Salem Radio Network News Thursday, February 22, 2024

World

Ecuador presidential hopefuls close campaign clouded by violence

By Alexandra Valencia

QUITO (Reuters) – Candidates vying to be Ecuador’s next president held closing campaign events on Thursday, ahead of voting over the weekend in a contest clouded by the murder of anti-corruption candidate Fernando Villavicencio.

More than 13 million Ecuadoreans are eligible to head to polls on Sunday to elect a replacement for conservative President Guillermo Lasso, who called early elections to halt an impeachment process against him.

Candidates have pledged to fight crime and improve the struggling economy, amid sharply rising violence blamed on drug traffickers and unemployment woes, which has increased migration.

“The new government must be more decided and courageous,” said Milton Oleas, a 67-year-old who works in the construction industry, who said he still had not decided who to vote for. “The president cannot doubt what they do and must be valiant in taking decisions.”

Last week, Villavicencio, a former investigative journalist and lawmaker, was gunned down while leaving a campaign event.

Candidates, who have beefed up protections and kept their schedules limited since the murder, held rallies and other events around the country.

Local media reported gunfire had interrupted a caravan held by candidate Daniel Noboa in Duran, in Guayas province. But the national police said on X, the social network formerly known as Twitter, that no attack had taken place.

Noboa himself said there had been an attack – though he did not specify what kind – and that no one was hurt.

Reuters could not independently verify Noboa’s account.

Luisa Gonzalez, a protege of former President Rafael Correa, was ahead in opinion polls before Villavicencio’s murder, with about 30% of voting intention. There have been no polls published since.

She held a closing event in capital Quito on Wednesday and was holding a large event in Guayaquil on Thursday.

Gonzalez has promised to use $2.5 billion from international reserves to shore up the struggling economy if elected and bring back social programs implemented by Correa – who has since been convicted of corruption – during his decade in power.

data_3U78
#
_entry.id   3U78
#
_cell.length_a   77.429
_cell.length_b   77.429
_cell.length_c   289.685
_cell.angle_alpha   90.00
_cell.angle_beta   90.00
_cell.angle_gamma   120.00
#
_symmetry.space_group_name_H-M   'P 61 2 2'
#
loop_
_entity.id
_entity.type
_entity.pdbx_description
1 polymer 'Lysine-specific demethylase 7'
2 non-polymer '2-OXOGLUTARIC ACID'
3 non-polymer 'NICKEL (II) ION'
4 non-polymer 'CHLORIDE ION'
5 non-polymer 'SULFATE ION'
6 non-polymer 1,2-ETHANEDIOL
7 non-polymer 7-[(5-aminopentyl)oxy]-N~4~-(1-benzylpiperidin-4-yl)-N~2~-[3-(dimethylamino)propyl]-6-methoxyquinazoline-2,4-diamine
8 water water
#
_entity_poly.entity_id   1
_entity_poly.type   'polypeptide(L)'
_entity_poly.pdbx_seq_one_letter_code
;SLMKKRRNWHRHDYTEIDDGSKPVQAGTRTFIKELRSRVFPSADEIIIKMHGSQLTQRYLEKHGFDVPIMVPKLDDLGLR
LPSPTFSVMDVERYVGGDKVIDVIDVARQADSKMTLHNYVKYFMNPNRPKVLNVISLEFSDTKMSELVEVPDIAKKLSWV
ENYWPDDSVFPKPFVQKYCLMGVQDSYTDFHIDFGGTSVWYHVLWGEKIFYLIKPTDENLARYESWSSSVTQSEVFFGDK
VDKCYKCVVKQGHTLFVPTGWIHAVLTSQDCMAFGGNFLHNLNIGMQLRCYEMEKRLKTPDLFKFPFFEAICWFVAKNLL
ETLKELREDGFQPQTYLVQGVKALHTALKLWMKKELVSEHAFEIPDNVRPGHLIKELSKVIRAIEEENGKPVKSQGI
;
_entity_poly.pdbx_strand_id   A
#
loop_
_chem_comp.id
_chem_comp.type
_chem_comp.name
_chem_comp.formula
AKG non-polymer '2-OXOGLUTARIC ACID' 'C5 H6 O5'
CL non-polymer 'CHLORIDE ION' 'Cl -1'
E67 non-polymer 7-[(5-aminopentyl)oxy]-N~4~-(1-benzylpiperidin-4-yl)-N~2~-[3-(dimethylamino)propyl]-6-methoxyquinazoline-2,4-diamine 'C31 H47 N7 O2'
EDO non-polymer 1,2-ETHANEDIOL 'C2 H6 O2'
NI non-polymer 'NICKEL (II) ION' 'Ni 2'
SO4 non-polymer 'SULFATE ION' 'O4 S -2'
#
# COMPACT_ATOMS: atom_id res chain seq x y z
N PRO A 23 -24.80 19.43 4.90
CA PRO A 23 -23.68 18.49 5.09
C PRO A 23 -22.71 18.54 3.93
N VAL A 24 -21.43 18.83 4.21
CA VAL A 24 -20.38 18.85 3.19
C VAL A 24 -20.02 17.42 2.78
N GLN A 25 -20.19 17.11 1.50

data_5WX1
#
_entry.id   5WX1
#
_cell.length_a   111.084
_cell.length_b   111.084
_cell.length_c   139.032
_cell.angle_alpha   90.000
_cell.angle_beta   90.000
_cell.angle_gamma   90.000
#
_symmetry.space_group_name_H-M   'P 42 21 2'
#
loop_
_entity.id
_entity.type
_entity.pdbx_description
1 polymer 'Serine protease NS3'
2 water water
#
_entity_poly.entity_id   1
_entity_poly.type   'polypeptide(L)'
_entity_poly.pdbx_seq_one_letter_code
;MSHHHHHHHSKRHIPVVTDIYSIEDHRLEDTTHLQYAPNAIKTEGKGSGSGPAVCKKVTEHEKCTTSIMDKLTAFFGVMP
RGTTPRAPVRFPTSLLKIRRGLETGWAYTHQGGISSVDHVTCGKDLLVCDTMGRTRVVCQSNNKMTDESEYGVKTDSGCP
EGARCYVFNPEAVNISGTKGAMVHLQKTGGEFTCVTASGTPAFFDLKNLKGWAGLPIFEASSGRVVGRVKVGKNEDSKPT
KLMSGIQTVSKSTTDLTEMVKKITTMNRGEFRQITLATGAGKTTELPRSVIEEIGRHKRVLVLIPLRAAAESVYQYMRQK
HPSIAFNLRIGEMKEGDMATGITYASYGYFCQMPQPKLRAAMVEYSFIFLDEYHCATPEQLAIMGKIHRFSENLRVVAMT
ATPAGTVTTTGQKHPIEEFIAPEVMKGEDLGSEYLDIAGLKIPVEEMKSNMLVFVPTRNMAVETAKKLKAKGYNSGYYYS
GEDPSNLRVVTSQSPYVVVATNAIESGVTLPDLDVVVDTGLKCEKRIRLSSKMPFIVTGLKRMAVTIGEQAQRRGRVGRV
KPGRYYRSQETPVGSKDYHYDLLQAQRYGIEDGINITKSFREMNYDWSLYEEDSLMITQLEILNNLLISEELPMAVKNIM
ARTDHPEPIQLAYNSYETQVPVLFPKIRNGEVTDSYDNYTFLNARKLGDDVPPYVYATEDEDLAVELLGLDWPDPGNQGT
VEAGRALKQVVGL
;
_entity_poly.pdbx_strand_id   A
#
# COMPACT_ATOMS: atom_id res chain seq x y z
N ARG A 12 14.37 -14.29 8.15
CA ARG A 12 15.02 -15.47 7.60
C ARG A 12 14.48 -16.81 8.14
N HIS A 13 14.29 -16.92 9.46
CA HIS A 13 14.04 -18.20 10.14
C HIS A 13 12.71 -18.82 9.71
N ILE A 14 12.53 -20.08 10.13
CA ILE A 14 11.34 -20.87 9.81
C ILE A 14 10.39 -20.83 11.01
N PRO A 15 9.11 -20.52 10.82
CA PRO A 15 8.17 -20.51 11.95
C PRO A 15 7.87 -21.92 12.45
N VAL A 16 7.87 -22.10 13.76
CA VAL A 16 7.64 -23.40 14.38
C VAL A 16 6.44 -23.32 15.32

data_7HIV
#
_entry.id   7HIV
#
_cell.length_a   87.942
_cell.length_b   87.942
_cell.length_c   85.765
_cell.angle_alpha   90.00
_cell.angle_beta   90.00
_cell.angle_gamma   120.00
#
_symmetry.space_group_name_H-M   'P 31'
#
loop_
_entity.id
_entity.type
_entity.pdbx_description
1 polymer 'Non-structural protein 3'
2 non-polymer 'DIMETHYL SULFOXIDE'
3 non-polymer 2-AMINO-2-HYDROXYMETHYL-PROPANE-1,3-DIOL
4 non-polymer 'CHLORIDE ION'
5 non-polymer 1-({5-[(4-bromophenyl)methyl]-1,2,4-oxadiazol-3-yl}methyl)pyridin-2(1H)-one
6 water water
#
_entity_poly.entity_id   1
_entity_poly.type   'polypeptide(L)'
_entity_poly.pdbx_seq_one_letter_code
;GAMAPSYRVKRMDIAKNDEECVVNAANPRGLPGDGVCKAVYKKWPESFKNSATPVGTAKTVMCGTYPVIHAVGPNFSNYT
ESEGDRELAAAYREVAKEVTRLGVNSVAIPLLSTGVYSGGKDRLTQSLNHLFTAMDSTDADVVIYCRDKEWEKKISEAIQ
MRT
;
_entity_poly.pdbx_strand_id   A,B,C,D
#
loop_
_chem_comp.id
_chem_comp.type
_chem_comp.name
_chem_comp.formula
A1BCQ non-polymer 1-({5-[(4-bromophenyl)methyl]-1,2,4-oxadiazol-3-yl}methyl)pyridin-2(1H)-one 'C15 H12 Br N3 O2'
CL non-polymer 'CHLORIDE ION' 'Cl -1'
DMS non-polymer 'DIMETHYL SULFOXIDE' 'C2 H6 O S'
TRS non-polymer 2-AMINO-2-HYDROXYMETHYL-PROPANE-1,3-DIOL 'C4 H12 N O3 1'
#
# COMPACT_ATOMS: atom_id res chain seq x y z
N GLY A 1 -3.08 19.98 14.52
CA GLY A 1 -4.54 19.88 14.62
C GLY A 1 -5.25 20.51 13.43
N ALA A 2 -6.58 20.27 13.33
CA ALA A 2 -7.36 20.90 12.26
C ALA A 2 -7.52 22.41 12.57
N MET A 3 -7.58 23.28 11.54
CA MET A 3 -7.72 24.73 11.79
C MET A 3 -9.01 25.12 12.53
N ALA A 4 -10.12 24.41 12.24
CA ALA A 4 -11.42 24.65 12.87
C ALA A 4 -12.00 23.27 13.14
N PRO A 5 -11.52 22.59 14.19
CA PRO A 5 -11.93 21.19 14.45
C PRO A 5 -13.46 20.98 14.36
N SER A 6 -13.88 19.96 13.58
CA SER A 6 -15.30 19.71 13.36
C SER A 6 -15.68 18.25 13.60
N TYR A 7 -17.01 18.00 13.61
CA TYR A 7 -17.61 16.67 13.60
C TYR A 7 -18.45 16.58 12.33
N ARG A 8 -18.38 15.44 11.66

“A firm hand against crime, against violence and against crime gangs, but a hand of solidarity and love for our people,” Gonzalez said at the Wednesday rally, in which Correa participated remotely from Mexico. “We will take control of the country. It is the time to lift up the homeland with dignity.”

A candidate would need to get 50% of the vote, or 40% if they are 10 points ahead of their nearest rival, to win outright on Sunday. Otherwise a second round will take place on Oct. 15.

Environmentalist Indigenous candidate Yaku Perez, who has been in the top five of the eight candidates in recent polls, pledged a government of the people during a morning rally in Quito.

“The people are here now building popular power; the people are building from the bottom up participative and ecological democracy,” Perez said. “We are committing to have zero tolerance for corruption, for organized crime, for all structural violence.”

Businessman Otto Sonnenholzner told supporters in Machala, in southern Ecuador, that it was criminals who should be afraid, not citizens.

“The criminal that raises a gun against a citizen should get a bullet. The police officer who hits him will get a medal and the backing of this president, who will make sure we respect life and that impunity doesn’t exist,” Sonnenholzner said.

Law and order candidate Jan Topic, who says he served in the French Foreign Legion, told journalists after a closing campaign event in Guayaquil that he was asking humbly for votes.

“Leaving politicking behind, leaving behind lies and defamation, we will build Ecuador together in a brutally honest way, an Ecuador without fear, of happiness, progress, an Ecuador in peace,” Topic said.

Villavicencio’s Construye party held a memorial mass in Quito, with heavy security.

His replacement, Christian Zurita, whose candidacy was officially approved by the electoral council late on Wednesday, has promised to better equip the police and enshrine intelligence protocols to fight crime, using international loans to shore up social programs.

(Reporting by Alexandra Valencia; Writing by Julia Symmes Cobb; Editing by Aurora Ellis, Rosalba O’Brien and Diane Craft)

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